Printing Leather Using A Mimaki

 15th June 2015

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Magnus Mighall

 

|  R A Smart

The adjustable head height on the TX2 allows us to run the combination of board and 3mm thick leather through the machine, and the flexibility of the printer is a bonus too.

The challenge of producing a high quality print to leather became something of a ‘pet project’ for Magnus Mighall - partner at long standing Mimaki reseller, R A Smart. 

With other print companies digitally printing leather using the dye sublimation or solvent route with some degree of success, he felt sure there was a better way to marry up the advantages of a digital print with the potential for a premium end product manufactured from leather.

With an impressive heritage in high end textile printer and having trialled existing digital techniques, he very much stumbled upon a process using Mimaki acid inks – an aqueous formulation – printing direct to either vegetable, or the more supple chromium tanned leather. R A Smart is not only a digital printer reseller – they have a notable printing setup themselves, including in their roster a substantial digital capability alongside an established flatbed silk screen setup – plus weaving and screen making functions too.

One of Mighall’s first attempts was to try screen printing the leather with their acid inks – more typically used for achieving high end results onto silk, nylon and wool, but the various other elements of the ink chemistry were ‘getting in the way’ of the dye’s ability to key to the hide.

The beauty of digitally jetting acid (and other textile) inks, is that the binder and other aspects of the chemistry are present in the pre-coating of the fabric, so what is actually jetted is almost pure dye. Finding spectacular success using this route was something of an eureka moment for the company, with not only deep, rich and vibrant colours achievable but also excellent rub fastness and print consistency.

Whilst R A Smart has had great success using a combination of the Mimaki TX2 and Mimaki’s acid inkset, Mighall is quick to stress the importance of testing everything beforehand. “You’re dealing with a very variable substrate,” he says, “and whilst that’s the beauty of the leather itself, the end application needs to be considered in the testing to ensure that rub fastness and colour consistency is as expected.”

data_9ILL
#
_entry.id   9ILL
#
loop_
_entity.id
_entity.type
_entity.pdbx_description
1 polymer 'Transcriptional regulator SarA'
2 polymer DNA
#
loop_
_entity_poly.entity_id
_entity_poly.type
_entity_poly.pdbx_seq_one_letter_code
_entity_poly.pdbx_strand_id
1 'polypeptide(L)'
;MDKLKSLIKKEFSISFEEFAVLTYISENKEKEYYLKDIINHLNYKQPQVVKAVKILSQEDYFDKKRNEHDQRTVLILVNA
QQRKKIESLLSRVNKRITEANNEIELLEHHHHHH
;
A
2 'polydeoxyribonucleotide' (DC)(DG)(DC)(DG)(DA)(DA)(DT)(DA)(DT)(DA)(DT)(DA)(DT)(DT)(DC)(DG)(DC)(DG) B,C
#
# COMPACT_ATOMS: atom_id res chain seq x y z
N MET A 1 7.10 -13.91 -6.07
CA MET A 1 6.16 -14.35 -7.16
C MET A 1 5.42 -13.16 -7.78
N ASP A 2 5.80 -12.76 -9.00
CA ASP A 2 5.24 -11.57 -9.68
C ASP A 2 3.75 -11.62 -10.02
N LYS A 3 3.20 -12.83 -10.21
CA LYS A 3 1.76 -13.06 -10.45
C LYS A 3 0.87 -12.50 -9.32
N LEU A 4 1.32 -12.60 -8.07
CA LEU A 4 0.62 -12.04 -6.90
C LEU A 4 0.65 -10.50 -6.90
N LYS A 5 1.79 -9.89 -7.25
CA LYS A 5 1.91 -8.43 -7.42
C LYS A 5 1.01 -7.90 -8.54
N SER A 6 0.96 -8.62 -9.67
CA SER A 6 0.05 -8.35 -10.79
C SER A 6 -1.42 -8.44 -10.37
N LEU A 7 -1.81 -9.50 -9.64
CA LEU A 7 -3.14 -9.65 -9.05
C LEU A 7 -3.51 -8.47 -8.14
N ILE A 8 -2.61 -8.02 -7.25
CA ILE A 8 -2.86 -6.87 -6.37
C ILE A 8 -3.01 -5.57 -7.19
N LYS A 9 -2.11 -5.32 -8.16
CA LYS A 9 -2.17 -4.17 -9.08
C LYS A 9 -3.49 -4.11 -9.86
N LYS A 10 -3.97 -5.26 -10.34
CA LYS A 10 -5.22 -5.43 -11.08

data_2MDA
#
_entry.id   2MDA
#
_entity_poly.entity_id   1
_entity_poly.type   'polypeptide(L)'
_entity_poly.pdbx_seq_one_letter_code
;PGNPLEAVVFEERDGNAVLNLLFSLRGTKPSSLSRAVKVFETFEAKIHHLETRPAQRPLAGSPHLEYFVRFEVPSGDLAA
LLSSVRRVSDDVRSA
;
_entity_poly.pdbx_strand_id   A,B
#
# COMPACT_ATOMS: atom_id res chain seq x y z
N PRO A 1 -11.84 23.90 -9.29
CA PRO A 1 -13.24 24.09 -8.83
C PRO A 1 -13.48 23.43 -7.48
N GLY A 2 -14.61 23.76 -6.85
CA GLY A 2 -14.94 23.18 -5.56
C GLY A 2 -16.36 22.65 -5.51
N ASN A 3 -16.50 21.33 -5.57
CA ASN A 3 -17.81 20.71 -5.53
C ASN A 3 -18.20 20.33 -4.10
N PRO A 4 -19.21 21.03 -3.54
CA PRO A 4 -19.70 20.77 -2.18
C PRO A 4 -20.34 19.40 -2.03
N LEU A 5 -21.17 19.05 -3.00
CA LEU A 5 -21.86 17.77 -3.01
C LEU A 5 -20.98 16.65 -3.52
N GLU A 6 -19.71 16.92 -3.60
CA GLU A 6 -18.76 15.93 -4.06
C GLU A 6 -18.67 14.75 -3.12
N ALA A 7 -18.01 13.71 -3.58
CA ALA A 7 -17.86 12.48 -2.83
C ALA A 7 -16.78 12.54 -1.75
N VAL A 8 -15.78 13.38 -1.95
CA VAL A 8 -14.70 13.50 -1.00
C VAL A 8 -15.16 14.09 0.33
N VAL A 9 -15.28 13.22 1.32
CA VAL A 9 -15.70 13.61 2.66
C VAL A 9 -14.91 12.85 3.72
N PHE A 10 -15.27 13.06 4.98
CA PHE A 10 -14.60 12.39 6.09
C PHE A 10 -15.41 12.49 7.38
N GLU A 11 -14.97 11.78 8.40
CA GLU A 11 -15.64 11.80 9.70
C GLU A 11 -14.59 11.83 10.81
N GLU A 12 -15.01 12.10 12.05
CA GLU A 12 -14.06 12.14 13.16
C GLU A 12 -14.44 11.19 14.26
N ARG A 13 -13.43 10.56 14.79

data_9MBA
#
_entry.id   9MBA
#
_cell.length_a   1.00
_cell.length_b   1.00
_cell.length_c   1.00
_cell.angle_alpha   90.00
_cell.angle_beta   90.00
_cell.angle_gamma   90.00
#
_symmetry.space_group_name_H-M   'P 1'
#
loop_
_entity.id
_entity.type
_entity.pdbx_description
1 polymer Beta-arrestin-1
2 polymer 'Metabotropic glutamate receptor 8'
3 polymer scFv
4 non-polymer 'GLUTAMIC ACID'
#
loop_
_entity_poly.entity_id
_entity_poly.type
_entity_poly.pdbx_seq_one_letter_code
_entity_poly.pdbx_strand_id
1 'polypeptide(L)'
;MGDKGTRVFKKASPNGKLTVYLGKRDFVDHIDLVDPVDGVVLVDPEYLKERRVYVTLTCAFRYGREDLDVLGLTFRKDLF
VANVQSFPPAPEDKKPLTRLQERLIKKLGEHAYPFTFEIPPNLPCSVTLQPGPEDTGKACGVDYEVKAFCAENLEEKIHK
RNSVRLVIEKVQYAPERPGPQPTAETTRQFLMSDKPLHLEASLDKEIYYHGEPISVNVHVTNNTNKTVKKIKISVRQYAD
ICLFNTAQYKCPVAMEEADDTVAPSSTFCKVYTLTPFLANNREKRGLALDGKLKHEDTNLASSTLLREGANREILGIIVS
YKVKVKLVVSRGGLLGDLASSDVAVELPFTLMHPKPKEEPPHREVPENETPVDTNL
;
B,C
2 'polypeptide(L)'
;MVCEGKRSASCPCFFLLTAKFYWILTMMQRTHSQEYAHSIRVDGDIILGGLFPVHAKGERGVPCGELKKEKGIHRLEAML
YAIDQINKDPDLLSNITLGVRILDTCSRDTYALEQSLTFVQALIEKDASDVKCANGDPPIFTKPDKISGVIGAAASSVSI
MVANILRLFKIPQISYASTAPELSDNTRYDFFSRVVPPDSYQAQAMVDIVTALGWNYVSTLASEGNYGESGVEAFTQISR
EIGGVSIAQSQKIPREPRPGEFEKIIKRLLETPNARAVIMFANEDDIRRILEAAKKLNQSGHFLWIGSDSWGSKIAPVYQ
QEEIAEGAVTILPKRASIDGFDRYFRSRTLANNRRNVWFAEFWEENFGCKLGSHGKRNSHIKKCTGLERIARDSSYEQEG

The company is able to produce high end gifts, belts, wallets, folios and phone covers, and it’s this sort of application that Mighall feels is best suited to the process. “Small accessories are the perfect product to create digitally,” he notes. “A premium product can be created but it’s quite a labour intensive process, so the payback needs to represent this.”

R A Smart has their hides cut square, and in cases such as their Masonic lambs leather, dyed white to deliver the best colour yield. The hide is then affixed to a board to ensure consistent carriage through the printer, and Mighall’s preferred machine is the 1.6m wide Mimaki TX2. “The adjustable head height on the TX2 allows us to run the combination of board and 3mm thick leather through the machine, and the flexibility of the printer is a bonus too.”
“In addition to leather printing, it’s possible to use the acid inks for their more typical application of silk printing. Of course the TX2 can have two different ink types installed as well, so if users want the ultimate flexibility, there’s nothing to stop them running a dye sub inkset in one bank of heads and opening up all the opportunities of printing to polyester or transfer paper as well.”

This kind of intensive R & D is nothing new to the company. As one of the first digital textile printing companies in the UK, it’s often that they find themselves breaking new ground and pursuing interesting (and hopefully profitable) new revenue streams but it’s all in a days work for Mighall. “The benefits of trying new projects are in finding success such as the leather application. It brings new companies to the printing arena, gives us another string to our bow and delivers yet another series of products that can be produced with the digital model,” he concludes.